“It is disturbing that they have been granted bail, while investigations are still on. My hope for the case is that the CBI takes it up soon,” he says.
The police investigations have been marked by several irregularities. Initial reports in the local editions of Hindi newspapers, such as Januday, hinted that Delta Meghwal was targeted because she was a Dalit girl. Under the headline “Brahmin aurat ne karwaya Dalit chhatra Delta ka balatkar aur hatya (Brahmin woman gets Dalit girl Delta raped and murdered)”, one report suggests that Delta was sent to clean the PT teacher’s room by the hostel warden around 8 pm, before she was found dead the following morning. This contradicts the warden’s testimony.
Delta’s father sounds dejected over the phone, as he recounts the events surrounding his daughter’s tragic end. “I do not have much hope from the way things are going. They have been charged under Section 306, which is abetment of suicide. Even the public prosecutor said in court that it looks like suicide. The witnesses, the three girls who used to stay with her, have turned hostile in favour of the school. It looks to me like another case where the administration tries to collectively silence justice, in this case, for my beti. My only hope now is that the CBI will begin investigations as soon as it can.”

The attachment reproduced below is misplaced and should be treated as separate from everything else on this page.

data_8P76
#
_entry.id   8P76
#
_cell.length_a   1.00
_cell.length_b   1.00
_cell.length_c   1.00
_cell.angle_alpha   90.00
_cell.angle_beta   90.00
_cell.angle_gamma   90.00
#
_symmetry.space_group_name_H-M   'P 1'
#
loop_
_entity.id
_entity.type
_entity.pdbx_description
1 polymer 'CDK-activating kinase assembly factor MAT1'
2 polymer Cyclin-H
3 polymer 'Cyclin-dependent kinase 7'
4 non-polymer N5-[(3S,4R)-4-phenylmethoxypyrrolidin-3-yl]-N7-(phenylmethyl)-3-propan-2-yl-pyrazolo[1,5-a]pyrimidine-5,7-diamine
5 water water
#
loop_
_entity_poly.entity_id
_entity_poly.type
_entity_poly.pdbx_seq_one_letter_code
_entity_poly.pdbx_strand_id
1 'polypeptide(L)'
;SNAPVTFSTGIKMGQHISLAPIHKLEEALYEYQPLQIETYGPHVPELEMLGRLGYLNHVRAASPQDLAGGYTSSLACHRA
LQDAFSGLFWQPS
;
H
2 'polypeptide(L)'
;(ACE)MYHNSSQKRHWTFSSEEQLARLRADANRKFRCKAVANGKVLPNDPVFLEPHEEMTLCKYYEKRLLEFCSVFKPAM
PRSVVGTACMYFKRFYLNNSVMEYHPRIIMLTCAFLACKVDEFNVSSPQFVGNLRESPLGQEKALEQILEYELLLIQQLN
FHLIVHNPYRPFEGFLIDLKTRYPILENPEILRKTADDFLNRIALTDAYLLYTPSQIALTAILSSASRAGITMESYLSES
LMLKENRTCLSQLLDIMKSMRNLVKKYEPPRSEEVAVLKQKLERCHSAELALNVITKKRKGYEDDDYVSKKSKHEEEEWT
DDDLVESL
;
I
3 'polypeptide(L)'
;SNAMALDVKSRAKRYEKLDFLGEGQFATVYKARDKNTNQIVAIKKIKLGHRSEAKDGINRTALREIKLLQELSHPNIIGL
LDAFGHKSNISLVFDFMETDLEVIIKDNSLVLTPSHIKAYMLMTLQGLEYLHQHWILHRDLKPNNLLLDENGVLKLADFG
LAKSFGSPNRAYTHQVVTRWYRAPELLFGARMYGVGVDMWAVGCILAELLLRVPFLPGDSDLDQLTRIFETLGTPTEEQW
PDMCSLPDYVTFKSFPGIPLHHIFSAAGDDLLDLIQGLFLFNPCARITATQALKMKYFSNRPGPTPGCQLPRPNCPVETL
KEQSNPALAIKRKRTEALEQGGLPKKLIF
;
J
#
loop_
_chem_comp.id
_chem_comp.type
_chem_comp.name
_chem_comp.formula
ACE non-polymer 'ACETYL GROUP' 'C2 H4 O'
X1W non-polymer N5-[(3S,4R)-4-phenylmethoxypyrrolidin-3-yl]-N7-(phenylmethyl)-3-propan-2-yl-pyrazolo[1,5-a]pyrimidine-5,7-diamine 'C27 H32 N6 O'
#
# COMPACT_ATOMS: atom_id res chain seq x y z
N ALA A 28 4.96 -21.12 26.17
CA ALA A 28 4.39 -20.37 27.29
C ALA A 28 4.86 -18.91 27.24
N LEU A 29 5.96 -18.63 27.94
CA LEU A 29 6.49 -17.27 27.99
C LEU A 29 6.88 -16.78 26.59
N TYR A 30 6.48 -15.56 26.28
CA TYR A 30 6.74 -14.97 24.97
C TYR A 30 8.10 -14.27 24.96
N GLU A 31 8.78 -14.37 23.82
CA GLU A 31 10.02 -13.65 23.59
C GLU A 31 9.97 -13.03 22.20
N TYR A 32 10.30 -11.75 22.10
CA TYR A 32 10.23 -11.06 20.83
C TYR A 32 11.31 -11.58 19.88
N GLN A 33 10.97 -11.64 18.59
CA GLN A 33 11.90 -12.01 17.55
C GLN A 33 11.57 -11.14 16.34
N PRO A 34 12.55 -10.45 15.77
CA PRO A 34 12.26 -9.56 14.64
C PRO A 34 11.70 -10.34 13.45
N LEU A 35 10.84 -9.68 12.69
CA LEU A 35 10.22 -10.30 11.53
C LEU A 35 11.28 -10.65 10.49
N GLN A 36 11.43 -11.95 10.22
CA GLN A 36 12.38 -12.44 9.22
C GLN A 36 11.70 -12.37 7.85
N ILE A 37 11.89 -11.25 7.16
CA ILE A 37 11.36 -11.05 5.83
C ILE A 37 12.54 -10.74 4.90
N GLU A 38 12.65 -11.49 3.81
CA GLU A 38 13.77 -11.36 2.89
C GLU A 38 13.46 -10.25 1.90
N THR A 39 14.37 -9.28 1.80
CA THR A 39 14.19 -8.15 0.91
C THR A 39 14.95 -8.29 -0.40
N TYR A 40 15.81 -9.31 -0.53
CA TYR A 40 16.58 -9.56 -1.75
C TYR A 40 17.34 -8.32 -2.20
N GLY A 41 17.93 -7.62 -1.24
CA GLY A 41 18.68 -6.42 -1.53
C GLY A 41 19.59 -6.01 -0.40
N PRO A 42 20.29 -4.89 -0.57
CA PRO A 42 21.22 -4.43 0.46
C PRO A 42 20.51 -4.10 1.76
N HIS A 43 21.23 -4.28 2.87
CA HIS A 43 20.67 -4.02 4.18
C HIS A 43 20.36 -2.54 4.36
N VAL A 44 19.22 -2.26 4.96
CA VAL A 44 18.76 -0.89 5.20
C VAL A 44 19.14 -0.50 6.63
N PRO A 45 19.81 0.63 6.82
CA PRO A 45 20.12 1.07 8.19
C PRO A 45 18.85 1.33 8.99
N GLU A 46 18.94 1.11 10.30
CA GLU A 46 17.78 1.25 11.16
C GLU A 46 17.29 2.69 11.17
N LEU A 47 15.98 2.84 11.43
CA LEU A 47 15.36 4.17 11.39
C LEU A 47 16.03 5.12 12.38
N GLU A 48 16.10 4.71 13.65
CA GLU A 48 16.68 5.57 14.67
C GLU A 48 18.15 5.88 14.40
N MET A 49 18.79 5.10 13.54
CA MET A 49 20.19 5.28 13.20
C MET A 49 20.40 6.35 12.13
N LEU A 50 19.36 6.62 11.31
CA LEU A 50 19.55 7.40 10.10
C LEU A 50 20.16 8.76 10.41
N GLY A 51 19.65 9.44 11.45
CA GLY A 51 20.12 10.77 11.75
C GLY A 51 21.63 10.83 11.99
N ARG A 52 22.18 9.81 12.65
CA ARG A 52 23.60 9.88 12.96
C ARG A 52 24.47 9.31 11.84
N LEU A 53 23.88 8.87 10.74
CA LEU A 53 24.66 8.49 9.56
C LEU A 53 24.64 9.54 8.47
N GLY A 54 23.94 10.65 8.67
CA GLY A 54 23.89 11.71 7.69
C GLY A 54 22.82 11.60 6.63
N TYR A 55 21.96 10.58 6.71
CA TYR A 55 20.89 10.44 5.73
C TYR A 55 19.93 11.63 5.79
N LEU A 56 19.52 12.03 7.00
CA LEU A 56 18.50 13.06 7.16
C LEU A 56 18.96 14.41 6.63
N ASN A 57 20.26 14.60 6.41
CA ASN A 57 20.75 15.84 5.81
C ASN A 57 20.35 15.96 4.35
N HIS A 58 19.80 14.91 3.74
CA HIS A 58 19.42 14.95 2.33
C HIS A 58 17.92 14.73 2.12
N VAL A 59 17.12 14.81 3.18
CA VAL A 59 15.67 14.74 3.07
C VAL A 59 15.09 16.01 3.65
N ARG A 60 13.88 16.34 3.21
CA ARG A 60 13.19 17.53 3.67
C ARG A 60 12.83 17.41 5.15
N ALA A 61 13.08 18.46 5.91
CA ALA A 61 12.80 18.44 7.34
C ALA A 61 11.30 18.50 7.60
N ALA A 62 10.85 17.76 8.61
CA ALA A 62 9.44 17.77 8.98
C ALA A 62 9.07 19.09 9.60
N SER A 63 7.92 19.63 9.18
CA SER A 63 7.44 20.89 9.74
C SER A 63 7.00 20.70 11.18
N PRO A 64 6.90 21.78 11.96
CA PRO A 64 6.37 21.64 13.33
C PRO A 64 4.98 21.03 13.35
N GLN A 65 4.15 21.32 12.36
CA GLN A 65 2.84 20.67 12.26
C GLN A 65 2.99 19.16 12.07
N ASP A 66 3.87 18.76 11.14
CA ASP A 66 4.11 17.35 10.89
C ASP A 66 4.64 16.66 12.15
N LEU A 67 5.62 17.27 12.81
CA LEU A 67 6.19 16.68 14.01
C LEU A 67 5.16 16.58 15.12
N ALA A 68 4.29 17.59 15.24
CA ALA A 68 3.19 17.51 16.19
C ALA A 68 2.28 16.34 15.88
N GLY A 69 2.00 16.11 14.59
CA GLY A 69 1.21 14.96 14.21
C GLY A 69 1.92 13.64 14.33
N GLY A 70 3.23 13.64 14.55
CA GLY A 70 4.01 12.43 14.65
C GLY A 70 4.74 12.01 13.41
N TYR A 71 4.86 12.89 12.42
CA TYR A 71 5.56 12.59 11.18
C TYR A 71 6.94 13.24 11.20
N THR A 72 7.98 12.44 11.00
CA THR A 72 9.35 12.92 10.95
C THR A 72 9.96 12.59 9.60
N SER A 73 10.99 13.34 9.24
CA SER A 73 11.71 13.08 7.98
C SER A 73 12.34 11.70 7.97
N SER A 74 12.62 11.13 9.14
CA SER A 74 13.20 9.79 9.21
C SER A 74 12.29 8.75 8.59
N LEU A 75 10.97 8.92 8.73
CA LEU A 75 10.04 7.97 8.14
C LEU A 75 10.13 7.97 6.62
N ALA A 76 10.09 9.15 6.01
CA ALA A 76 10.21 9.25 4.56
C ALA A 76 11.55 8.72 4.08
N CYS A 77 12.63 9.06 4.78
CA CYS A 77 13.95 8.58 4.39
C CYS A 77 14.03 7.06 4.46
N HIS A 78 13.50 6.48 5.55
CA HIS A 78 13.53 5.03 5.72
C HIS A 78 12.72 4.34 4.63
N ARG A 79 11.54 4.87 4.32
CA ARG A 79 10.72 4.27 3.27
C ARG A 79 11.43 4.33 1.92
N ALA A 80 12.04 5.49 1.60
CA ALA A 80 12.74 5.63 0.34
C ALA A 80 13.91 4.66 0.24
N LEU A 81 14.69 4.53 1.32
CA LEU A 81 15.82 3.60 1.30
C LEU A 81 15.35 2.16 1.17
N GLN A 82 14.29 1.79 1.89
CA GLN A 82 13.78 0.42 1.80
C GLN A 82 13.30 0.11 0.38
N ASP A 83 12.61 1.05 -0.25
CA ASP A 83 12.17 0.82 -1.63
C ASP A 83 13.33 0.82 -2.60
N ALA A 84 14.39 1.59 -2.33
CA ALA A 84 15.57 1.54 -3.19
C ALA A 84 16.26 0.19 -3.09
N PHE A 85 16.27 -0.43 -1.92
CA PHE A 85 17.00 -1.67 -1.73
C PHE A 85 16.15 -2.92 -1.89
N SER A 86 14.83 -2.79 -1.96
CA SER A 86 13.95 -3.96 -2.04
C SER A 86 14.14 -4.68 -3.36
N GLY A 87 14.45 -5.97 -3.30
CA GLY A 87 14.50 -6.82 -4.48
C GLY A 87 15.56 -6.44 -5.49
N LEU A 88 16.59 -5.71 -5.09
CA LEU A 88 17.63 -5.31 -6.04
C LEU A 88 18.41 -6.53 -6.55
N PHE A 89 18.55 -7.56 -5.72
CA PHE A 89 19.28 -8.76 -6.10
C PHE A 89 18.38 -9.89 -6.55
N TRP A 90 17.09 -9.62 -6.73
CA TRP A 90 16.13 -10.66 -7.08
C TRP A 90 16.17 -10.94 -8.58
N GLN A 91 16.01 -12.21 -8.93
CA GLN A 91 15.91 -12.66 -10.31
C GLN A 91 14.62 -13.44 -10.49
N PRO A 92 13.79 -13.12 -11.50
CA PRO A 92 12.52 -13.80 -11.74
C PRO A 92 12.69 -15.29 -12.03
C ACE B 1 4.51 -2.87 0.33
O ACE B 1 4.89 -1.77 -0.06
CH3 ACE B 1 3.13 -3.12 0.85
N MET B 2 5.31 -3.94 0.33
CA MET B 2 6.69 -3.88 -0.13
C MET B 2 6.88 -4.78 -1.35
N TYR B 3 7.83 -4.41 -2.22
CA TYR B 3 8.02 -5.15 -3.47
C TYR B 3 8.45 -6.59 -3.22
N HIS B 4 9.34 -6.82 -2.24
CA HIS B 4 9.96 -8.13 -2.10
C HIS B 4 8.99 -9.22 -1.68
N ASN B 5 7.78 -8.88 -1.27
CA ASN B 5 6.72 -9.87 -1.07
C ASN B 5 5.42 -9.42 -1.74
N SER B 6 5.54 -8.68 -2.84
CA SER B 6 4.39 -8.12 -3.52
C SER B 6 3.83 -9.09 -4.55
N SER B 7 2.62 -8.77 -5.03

Vaid, the school owner, is taken by surprise when I call him for this story. “They [the accused] have already got bail, haven’t they?” he counters, before adding, “It is not easy to control people’s sexual behaviour. I didn’t want to start a hostel, but where would these girls have gone if I hadn’t?” Asked about the culpability of his school staff in Delta’s death, either through callousness or abetment, he says, “You’ll find everything in the bail report. We have all given testimonies to the police and they [accused] have already got bail. That is all I have to say on the matter.”